6 Android applications with no iPhone equivalents | May 2010

Having used an iPod touch for more than a year I am very happy with my new Android phone. There are a couple of reasons, but the most important one is the Android SDK. It's more liberal than Apple's counterpart and therefore allows the creation of the following six Android applications that are missing equivalents on the iPhone/iPod touch/iPad.

Emulators like GameBoid

There are all kinds of emulators for NES, SNES, GB, GBC, GBA, Sega, C64, ZX80 and others in the Android Market. The iPhone Developer Program License Agreement states in 3.3.2 that no interpreted code may be used in the application. This and the fact that there is no way to to copy the games to the phone file system prevents emulators from being available on the AppStore.

GPS Applications like Locale

Locale always runs in the background and whenever I am near 500m of my university, the phone switches automatically to silent mode. Similar to this, an GPS tracker enables you to record the way and distance you walk or go by bike. The iPhone SDK has no real multi-tasking in the sense that there are no background processes that run independently of the application and therefore there is no equivalent to Locale or GPS trackers on the iPhone.

Podcatchers like dpod

The main concept of podcasting is the subscription. With the help of dpod and Locale, all my subscribed feeds were automatically updated and new episodes were downloaded, whenever I plug my phone into the power supply and have WiFi. This is not possible with an iPhone because the applications have no filesystem access. In the end, updating podcasts includes turning on your computer, starting iTunes, connecting the iPhone/iPod touch/iPad with the computer, waiting for the update process to finish and disconnecting your phone.

Scrobbling with last.fm

The official last.fm app on the Android is so much better then its equivalent on the iPhone. First, you could not stream from last.fm while you're browsing the web or doing other stuff thanks to the multi-tasking capabilities of Android and second, and more important, you can scrobble the tracks your listening without having to use iTunes or other plugins. Optionally, you could even configure the last.fm android application to queue listened tracks until you're connected to WiFi to save network charges. This is possible due to the integration with built-in components in Android that it nonexistent on the iPhone.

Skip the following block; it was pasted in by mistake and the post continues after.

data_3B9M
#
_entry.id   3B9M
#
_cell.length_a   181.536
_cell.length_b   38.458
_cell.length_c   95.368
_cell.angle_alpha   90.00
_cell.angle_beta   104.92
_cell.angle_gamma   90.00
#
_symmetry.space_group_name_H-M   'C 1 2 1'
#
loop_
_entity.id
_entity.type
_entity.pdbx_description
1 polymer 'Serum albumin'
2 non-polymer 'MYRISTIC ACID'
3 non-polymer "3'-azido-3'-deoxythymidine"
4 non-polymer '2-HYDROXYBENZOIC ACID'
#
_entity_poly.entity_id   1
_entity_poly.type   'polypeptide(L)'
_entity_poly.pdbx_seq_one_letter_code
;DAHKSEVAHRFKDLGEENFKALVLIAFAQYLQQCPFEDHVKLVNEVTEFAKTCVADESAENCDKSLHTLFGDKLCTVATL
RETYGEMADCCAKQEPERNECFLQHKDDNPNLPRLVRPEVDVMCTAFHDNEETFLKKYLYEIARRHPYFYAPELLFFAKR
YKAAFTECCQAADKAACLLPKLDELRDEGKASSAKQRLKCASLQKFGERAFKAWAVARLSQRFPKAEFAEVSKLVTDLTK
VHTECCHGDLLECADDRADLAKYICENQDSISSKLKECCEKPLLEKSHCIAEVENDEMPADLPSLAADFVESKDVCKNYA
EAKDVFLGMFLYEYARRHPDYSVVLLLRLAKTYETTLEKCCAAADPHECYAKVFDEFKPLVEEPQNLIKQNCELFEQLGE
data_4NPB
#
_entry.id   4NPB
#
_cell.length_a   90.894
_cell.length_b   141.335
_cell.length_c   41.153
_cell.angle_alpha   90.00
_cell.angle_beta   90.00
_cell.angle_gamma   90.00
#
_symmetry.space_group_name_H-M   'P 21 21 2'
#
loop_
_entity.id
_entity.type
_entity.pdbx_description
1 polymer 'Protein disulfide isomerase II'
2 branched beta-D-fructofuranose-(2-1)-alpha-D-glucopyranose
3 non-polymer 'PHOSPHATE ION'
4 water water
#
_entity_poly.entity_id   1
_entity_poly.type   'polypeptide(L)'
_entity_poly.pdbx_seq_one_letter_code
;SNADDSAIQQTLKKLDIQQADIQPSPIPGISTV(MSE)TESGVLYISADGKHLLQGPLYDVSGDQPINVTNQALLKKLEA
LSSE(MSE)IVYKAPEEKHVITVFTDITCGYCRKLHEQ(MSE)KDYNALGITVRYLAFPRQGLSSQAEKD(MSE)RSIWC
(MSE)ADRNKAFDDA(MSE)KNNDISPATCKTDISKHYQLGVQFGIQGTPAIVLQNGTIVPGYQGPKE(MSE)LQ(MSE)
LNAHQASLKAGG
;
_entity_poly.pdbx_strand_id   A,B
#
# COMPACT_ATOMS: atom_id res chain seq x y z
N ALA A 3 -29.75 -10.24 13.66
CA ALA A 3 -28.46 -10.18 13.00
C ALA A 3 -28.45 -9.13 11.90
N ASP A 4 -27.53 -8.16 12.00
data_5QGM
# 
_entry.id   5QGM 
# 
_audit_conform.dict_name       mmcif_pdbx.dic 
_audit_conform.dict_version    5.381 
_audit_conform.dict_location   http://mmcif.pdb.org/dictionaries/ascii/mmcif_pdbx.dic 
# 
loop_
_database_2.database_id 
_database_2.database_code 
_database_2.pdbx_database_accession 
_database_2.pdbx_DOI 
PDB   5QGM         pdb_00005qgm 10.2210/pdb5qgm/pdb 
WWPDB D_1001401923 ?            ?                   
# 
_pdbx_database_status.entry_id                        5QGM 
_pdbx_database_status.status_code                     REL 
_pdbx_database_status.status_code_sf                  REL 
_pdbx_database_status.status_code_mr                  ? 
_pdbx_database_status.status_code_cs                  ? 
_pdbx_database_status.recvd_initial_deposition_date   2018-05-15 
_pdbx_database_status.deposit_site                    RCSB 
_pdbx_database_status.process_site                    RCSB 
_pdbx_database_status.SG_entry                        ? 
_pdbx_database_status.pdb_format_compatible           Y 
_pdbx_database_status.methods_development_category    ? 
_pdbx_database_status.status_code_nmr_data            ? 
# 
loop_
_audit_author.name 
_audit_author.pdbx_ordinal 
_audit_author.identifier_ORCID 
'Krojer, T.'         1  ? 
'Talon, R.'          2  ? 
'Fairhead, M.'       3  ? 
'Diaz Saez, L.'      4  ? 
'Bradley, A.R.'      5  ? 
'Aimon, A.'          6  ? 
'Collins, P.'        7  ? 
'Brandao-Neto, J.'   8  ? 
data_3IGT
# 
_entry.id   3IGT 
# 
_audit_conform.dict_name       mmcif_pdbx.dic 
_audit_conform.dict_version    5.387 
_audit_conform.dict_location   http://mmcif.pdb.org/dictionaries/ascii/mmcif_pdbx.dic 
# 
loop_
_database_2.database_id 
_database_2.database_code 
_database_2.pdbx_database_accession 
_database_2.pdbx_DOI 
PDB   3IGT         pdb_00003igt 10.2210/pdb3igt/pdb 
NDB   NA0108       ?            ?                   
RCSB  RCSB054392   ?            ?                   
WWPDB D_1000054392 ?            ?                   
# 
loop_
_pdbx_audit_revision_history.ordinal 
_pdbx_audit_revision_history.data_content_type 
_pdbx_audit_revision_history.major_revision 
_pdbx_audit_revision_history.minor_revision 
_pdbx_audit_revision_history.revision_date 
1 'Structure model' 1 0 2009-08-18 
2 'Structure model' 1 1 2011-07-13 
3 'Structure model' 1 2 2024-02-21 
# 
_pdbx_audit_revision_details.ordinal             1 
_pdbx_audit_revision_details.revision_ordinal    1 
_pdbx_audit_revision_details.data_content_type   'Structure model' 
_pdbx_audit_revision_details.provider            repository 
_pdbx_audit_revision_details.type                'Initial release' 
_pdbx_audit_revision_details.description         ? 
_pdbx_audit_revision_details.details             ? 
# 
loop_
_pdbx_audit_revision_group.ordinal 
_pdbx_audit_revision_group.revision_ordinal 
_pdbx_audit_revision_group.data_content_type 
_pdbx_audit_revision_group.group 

Instant Messengers like Meebo IM

Of course, there were instant messengers in the AppStore, but thanks to the Android SDK, Meebo IM has two main advantages over every instant messenger on the iPhone: First, it's integrated into the built-in contact application in the way that besides the usually buttons for making a call or sending an email, every contact with an instant messenger address has also a button to chat using instant messaging, and second, the could stay online in the IM service of your choice even if you're doing something different. Applications on the iPhone are lacking the integration into the built-in contact manager and the multi-tasking that is really important in this category of applications.

Twitter clients like Swift

There are lots of twitter clients for the iPhone and the mobile web interface of twitter isn't bad either, but there all lack one particular useful feature: notifications. You can configure Swift to notify you of arriving direct messages in a way that there is no difference between direct messages on twitter and cell phone text messages.

Summary

I don't want to compare specific phones and I don't want to make a point about the iPhone OS versus the Android OS as a whole, but as can be seen by these examples, there are certain features that the iPhone SDK is missing and that are actually quite useful on the Android platform, like

  • interpreted code,
  • background processes,
  • filesystem access,
  • multi-tasking,
  • no need to use iTunes,
  • unobtrusive notifications and
  • integration with built-in components and other applications.

posted 2010-05-08